Turning Into Your Mother Isn't So Bad After All When commentator Lori Gottlieb became a mother, she dreaded the idea of turning into her own mom. But after attempting the touchy-feely approach to parenting she read about in books, Gottlieb realized that being like her mom might not be such a bad thing.
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Turning Into Your Mother Isn't So Bad After All

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Turning Into Your Mother Isn't So Bad After All

Turning Into Your Mother Isn't So Bad After All

Turning Into Your Mother Isn't So Bad After All

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When commentator Lori Gottlieb became a mother, she dreaded the idea of turning into her own mom. But after attempting the touchy-feely approach to parenting she read about in books, Gottlieb realized that being like her mom might not be such a bad thing.

ANDREA SEABROOK, host:

Now, a different reflection on Mother's Day from commentator Lori Gottlieb.

Ms. LORI GOTTLIEB (Co-Author, "I Love You, Nice to Meet You"): The other day a friend and I went to the park with our two-year-olds. I was trying to have an adult conversation but I couldn't finish a sentence without my friend exclaiming, yay, every time her kid shoveled sand into the bucket or shared a cracker or slid down the slide. Yay, yay, yay. Then her son started playing with some trash, and instead of taking it away, my friend launched into a cheery explanation of why germs aren't safe.

Her kid started licking the trash. Sweetie, my friend said in a peppy but heroically patient tone, do you need mommy to explain again why germs aren't safe? Then looking over at me, she said, isn't it scary how we become our mothers?

Now, I don't know about her mom but the mothers I knew growing up were nothing like the moms my peers turned out to be. If I played with trash as a child, my mom would have snatched it away, and if I cried, she would have said get over it. And you know what? It would've worked, because for all our fear of becoming out mothers, our moms actually knew best.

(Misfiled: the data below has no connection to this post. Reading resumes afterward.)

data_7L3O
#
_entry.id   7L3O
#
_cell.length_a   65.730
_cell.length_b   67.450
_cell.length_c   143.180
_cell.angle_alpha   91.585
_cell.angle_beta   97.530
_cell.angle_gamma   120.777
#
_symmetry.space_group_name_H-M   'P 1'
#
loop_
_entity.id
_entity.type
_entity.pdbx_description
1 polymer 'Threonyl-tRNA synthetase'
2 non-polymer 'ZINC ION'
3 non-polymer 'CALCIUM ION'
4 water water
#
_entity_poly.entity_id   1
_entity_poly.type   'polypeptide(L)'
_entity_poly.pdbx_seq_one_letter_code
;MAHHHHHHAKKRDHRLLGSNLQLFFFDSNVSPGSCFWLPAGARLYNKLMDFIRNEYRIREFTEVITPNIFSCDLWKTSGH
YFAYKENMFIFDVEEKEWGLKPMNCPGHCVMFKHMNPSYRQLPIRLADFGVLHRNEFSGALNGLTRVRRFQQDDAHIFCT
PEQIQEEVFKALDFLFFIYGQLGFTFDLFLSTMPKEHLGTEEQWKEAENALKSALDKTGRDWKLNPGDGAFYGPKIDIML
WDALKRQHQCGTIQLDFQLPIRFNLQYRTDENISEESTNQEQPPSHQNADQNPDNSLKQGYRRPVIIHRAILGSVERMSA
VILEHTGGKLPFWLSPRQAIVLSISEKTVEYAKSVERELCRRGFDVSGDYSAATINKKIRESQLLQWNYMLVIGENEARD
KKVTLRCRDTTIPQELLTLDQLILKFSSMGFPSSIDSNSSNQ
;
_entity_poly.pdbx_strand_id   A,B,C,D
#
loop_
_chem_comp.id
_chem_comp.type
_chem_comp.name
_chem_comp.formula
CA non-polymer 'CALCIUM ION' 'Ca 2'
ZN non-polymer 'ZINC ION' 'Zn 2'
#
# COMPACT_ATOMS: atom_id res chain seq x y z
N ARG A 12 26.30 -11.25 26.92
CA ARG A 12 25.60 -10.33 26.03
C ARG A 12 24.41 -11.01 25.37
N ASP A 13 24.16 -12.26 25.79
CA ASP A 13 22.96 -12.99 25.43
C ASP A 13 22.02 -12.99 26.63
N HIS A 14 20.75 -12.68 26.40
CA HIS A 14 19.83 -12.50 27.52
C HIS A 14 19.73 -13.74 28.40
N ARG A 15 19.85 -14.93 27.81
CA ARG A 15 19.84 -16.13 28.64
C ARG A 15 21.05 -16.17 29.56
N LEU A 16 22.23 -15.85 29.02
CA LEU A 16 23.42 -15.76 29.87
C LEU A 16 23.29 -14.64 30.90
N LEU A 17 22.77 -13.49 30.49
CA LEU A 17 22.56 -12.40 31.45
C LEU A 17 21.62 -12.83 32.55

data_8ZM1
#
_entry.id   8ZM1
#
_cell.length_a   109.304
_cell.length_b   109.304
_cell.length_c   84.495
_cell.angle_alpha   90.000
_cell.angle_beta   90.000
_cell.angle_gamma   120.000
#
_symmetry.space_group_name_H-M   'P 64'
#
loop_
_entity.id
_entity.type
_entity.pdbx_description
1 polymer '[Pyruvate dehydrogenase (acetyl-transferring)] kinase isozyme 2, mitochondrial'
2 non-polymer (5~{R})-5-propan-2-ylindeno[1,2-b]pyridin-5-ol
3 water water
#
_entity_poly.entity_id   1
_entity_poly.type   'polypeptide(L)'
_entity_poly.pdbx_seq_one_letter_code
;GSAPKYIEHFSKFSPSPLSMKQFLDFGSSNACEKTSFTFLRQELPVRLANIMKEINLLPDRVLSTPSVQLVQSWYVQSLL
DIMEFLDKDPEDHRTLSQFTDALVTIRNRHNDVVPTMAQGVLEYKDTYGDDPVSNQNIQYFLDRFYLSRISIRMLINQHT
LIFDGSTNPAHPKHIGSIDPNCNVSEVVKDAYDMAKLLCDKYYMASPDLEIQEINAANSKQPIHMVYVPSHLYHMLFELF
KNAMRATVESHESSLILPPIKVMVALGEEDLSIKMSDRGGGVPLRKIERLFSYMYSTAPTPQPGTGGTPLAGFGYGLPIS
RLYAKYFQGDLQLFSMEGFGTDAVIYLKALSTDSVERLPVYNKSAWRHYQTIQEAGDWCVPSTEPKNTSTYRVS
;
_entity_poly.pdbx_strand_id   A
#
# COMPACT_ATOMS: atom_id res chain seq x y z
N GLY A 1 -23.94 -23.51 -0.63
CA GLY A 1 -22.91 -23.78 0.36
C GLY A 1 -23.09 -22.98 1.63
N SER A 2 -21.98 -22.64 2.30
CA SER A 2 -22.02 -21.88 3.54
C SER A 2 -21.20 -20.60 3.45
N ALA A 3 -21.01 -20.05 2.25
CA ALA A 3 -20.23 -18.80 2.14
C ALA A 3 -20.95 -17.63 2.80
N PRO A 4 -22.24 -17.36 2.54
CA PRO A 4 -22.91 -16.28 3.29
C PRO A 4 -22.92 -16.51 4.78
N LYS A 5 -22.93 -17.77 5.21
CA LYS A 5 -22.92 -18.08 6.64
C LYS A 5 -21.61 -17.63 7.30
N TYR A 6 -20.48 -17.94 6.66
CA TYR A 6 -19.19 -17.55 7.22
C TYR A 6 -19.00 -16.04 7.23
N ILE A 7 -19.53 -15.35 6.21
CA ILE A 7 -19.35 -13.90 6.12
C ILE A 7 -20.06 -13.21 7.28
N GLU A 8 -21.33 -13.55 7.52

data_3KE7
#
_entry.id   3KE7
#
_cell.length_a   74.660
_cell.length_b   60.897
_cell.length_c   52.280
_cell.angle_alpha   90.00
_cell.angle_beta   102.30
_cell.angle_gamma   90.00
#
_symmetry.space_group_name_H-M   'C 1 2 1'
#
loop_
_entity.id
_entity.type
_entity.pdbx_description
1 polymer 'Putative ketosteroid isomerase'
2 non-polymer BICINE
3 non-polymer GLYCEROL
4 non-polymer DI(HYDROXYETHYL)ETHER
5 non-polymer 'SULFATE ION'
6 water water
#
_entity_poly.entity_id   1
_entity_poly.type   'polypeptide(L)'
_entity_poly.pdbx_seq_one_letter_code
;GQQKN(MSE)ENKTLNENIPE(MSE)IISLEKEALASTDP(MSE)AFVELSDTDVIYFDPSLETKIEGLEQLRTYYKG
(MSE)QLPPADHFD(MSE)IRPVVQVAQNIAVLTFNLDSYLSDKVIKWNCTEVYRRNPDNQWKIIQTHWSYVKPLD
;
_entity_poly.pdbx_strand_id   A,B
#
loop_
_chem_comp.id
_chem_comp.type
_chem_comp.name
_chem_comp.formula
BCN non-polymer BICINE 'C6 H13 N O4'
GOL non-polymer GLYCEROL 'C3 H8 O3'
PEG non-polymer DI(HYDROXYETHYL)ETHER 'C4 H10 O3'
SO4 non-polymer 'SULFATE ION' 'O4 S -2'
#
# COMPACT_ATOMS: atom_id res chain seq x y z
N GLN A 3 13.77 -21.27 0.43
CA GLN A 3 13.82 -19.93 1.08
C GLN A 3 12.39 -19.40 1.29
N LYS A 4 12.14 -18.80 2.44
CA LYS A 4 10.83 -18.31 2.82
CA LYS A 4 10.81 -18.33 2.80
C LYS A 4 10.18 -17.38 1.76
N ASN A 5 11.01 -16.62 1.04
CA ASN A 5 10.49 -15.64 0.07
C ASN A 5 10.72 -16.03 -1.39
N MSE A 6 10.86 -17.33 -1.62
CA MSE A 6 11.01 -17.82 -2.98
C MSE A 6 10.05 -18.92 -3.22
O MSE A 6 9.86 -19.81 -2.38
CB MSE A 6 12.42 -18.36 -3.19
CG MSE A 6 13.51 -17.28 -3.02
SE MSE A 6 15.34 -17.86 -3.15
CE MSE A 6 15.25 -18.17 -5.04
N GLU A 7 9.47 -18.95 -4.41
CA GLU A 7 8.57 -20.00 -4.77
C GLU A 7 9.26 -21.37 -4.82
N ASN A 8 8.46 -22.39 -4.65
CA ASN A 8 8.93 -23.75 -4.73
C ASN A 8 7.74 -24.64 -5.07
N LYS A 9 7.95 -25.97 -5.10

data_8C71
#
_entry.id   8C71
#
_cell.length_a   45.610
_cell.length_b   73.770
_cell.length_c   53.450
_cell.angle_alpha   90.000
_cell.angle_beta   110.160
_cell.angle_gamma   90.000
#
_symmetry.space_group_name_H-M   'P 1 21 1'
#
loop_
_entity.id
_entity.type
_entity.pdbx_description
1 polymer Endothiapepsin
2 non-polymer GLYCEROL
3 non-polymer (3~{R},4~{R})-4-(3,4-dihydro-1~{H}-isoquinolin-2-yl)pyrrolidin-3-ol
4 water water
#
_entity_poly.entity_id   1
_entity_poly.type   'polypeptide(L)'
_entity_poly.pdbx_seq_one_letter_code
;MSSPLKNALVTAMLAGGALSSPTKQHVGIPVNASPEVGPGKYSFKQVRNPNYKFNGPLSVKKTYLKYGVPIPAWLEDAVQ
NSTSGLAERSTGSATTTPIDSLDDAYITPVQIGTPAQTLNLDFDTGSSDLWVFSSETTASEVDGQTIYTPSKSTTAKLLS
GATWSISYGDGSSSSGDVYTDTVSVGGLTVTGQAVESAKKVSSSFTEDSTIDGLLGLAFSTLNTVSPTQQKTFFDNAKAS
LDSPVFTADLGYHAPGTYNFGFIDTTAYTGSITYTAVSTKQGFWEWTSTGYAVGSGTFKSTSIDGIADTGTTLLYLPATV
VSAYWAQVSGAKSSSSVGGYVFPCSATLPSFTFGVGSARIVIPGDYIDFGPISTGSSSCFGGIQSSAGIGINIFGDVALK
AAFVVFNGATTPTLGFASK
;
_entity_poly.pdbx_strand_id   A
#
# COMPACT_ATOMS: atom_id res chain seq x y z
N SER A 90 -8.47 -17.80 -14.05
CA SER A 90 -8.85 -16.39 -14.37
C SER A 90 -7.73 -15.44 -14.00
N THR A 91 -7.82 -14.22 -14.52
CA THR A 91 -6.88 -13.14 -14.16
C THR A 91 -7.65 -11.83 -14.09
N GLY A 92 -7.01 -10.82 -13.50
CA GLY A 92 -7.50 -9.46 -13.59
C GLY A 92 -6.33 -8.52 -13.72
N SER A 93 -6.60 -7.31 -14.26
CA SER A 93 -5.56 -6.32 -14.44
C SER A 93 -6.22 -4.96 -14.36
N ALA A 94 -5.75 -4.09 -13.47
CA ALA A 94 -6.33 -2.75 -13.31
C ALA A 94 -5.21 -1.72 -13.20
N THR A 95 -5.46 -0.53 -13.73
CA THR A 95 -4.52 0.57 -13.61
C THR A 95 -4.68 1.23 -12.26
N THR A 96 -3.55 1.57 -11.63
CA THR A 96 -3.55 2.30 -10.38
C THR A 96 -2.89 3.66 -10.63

Okay. I'll admit, I started just like my friends, reading the touchy-feely parenting books, reflecting my child's emotions, yelling good try whenever my child made the slightest move. I wasn't just any mother, I was Mother Theresa, empathic, self-sacrificing, tirelessly tranquil. And let me tell you, it was a nightmare.

One day when I told my son to leave his fire engine at home, he whines, but I want it, and within seconds he became as boneless as a jellyfish and did the full drop to the floor. So, like a sensitive progressive mom, I kneeled down to his level, I made eye contact, I took a deep breath. Then I said, I'm sorry, sweetie, it must be so frustrating to want that truck and not get it. You're very frustrated. This was called labeling his feelings.

In response, my son bit me. But when the same thing happened at my mom's house, he wanted his basketball during dinner, my mom mimicked him - I want it, I want it, I want it, she said. I was appalled. Mocking a child for having feelings? Isn't that emotionally abusive? But my son found this hilarious. He immediately forgot about the basketball and we all enjoyed a peaceful meal.

See, our moms didn't worry about the thing we modern moms do. While today's moms drill their kids with Baby Einstein flashcards, when I was growing up, the typical answer to why was because I said so. So, I decided that instead of worrying about becoming my mother, I'm aspiring to it. Forget the enlightened supermom, this Mother's Day, I think we should all take my mom's advice: get over it. Why? Because not only will your kids be happier, but because I said so.

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SEABROOK: Lori Gottlieb is the co-author of the book, "I Love You, Nice to Meet You." She puts her son in timeouts in Los Angeles.

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